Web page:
Shark attacks related to the phases of the moon – ScienceDaily

New research from LSU and the University of Florida indicates that more shark attacks occur during the phases of the full moon. While the exact cause remains unclear, researchers have found that more-than-average shark attacks occur during periods of higher lunar illumination and below-average shark attacks occur during lower-light periods. Many different species of animals show behaviors associated with the phases of the moon, but few studies to date have looked at the links between moon phases and shark attacks.

What makes this research important is the abundance of data that the researchers analyzed. Their findings are based on the global shark attack record collected over the 55-year period from 1960 to 2015 from the International Shark Attack File housed in the Florida Museum of Natural History at the University of Florida. Being able to crunch numbers of shark attacks around the world and over the decades has revealed a clear relationship between the lunar phases and shark attacks, although the reasons are still unknown.

“It’s not about more light at night for sharks to see. Most shark attacks happen in broad daylight. However, the moon can exert other forces on Earth and its oceans in more subtle ways — for example, gravity,” said Steve Medway, associate professor and researcher. At LSU on the project, “Pulling What We See Affects Tides.” His combined experience in fisheries ecology and statistical analyzes in the College of Coastal and Coastal Sciences’ Department of Oceanography and Environment allowed him to add a unique perspective to this research.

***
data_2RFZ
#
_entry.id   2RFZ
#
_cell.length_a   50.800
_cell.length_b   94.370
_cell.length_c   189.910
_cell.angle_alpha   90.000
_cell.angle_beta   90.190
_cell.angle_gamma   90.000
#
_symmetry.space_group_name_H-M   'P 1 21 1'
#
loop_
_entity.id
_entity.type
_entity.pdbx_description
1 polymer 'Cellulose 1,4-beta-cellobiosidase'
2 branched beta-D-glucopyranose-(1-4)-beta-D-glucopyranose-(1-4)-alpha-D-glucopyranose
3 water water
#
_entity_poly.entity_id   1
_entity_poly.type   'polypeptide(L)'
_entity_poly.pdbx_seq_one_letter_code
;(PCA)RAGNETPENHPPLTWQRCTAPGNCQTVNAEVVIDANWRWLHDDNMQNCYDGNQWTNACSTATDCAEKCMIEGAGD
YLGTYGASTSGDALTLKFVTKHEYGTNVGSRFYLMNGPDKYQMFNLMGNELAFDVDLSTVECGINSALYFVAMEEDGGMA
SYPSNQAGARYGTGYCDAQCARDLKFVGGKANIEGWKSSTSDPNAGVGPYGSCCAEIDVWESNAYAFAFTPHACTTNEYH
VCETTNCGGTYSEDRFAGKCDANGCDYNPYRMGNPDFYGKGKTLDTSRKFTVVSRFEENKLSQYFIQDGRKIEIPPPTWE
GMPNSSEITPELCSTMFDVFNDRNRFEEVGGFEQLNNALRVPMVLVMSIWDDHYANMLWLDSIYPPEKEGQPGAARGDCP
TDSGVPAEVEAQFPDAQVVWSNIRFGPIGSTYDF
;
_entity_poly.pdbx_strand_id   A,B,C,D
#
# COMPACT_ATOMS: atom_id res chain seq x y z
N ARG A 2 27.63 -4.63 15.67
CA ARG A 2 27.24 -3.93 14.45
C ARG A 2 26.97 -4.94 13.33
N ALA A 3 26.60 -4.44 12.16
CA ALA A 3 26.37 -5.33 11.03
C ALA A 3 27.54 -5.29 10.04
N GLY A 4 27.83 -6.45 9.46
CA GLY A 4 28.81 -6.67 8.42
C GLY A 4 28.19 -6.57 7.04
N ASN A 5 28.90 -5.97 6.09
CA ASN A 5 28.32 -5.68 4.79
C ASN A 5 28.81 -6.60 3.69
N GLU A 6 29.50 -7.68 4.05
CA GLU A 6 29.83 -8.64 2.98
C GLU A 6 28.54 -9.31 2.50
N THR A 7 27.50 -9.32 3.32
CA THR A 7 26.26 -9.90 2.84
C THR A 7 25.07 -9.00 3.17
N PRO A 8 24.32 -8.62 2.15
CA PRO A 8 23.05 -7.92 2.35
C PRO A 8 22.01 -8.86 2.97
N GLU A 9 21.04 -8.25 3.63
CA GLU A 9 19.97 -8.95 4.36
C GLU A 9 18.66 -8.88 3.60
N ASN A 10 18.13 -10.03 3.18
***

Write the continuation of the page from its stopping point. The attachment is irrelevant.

Scientists say it is still too early to prove that the lighting of the moon is the causative agent of shark attacks. However, their new data serves as a building block towards a better understanding of shark attacks and could be useful for making recommendations for water-based recreational activities in the future.

“The abundance of data we have suggests that there is something worth continuing to look into,” Medway said.

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